Came across this interesting bit on AvidCareerist via Lifehacker and thought it worth sharing with you all if for no other reason than to discuss:
You might not have thought about it, but in-house recruiters know that people with long commutes have more stress and often eventually quit “because of the commute.” If you quit, they don’t look good AND they have to replace you. That’s more work, with no more money, for them.
When you put your address on your resume, believe me, they do the math. If your commute would be longer than what’s tolerable long-term, your resume often finds its way into the “maybe” or “no” pile.
This, naturally, begs the question: what exactly is tolerable long-term? Having commuted 45 minutes each way on the BW Parkway for a little over a year from DC to the NSA's backyard, I can safely say even a five minute commute on the BW Parkway is not tolerable any term, be it short or long. But how does a recruiter know how much traffic you're willing to tolerate?
AvidCareerist says instead of putting your home address, you can put the city of your most recent employer. In the example I gave above where I considered the best way to hang myself in my vehicle using just my AUX cable and an iPod while slogging along at 5 MPH on the BW Parkway, that wouldn't make sense either as my employer was in Columbia, MD and I lived in Washington proper. So that's out.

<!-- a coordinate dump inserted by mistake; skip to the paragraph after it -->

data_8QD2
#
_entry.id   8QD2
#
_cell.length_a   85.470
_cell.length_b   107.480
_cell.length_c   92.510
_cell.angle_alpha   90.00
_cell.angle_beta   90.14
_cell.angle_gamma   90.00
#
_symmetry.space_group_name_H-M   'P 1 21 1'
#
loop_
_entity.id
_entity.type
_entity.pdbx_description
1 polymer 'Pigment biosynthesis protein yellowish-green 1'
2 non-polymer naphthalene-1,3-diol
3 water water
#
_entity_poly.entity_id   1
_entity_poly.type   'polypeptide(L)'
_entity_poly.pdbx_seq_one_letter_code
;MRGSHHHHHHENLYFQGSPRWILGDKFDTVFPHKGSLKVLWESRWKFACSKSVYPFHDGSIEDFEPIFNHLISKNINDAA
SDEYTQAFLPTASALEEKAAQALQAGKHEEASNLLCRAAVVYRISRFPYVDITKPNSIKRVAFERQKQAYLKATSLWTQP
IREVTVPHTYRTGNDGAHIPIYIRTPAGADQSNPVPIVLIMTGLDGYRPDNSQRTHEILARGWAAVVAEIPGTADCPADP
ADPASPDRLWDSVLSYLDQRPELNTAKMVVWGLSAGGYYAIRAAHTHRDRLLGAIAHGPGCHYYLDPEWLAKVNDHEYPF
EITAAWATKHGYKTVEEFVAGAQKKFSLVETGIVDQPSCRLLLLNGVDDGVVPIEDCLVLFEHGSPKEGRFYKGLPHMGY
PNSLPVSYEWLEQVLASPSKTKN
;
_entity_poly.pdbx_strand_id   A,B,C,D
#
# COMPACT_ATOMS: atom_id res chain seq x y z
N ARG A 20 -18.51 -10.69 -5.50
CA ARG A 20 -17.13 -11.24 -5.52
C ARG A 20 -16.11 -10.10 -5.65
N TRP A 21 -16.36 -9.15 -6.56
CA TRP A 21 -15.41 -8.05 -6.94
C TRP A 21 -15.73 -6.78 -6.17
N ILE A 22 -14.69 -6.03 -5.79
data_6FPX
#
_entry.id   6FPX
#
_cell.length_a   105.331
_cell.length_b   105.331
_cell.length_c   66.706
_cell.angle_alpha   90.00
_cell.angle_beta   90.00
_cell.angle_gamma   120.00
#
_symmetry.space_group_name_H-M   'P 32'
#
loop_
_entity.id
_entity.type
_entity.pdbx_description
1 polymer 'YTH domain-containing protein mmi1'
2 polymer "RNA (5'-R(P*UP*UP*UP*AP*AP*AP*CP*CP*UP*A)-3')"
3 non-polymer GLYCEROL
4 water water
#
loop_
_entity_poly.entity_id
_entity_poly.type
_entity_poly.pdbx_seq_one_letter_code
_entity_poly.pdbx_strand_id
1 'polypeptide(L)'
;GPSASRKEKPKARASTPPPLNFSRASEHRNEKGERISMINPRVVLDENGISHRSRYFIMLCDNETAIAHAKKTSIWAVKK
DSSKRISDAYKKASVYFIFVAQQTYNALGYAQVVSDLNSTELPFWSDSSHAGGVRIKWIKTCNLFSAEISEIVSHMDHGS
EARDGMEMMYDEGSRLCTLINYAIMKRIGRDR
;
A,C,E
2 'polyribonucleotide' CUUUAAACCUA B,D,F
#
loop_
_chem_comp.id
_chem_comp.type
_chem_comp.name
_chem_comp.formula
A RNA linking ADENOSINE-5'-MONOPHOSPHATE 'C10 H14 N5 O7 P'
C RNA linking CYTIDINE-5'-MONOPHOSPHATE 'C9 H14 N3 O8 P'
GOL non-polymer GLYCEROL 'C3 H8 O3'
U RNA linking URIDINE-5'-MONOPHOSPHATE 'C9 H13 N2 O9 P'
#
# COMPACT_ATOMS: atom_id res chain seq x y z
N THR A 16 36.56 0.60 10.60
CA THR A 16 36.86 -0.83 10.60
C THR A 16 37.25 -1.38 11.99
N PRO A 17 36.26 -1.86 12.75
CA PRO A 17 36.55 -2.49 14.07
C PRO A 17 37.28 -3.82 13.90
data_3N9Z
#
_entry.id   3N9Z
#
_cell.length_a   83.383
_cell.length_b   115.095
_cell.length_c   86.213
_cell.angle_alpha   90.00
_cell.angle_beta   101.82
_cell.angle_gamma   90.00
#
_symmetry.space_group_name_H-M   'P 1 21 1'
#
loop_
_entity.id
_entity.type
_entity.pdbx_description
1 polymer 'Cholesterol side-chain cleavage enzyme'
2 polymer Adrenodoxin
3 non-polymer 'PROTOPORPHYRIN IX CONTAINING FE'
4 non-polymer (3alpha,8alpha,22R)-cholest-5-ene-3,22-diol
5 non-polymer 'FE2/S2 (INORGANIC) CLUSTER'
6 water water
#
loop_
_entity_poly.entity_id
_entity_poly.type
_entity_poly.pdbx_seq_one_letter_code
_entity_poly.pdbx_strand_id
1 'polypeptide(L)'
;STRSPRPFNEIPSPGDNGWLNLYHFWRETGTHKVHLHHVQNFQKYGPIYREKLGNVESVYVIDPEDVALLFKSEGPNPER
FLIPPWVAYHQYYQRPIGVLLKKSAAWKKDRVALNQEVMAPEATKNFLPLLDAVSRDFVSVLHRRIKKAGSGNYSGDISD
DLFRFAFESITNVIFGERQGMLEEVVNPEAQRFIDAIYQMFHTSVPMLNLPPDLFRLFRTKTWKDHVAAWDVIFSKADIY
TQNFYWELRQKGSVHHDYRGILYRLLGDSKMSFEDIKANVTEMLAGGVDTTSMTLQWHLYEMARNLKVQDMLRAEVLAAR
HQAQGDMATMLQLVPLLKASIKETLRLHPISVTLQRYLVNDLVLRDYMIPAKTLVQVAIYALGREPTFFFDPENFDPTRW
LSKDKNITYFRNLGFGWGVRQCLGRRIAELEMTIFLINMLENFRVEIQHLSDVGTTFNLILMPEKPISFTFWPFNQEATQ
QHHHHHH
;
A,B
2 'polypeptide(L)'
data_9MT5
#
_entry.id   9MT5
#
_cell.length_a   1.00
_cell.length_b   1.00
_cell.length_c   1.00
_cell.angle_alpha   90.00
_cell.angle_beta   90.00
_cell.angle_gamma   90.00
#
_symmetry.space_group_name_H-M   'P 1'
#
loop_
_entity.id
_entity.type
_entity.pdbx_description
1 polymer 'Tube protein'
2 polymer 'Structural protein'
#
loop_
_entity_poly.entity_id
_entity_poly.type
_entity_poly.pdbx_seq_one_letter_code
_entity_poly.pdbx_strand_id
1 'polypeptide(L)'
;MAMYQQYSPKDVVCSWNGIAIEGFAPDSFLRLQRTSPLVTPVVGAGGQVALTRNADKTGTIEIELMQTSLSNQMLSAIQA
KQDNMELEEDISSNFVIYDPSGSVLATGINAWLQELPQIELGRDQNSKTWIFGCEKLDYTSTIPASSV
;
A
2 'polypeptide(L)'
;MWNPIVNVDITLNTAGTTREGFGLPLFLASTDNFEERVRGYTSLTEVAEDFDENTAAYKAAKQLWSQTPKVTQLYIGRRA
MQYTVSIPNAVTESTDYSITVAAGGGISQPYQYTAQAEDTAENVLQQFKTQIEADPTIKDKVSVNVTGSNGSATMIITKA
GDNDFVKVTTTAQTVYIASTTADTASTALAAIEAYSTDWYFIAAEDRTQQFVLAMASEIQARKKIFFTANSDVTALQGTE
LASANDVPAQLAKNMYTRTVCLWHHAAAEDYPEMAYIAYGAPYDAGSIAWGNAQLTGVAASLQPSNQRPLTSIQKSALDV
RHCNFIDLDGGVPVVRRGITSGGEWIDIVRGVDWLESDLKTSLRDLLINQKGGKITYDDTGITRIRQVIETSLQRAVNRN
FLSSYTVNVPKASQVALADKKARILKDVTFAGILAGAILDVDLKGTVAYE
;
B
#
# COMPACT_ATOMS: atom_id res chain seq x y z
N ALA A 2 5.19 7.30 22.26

I suppose it depends how desperate you are to get the job. Plenty of people commute into NYC from Philly.
Would anyone in a hiring capacity care to chime in? Personally I've never rejected an amazing candidate because they lived too far from the office. Then again, as anyone who has done any hiring knows, it's hard enough to find that "amazing" candidate that distance won't get in the way if you really, really need them.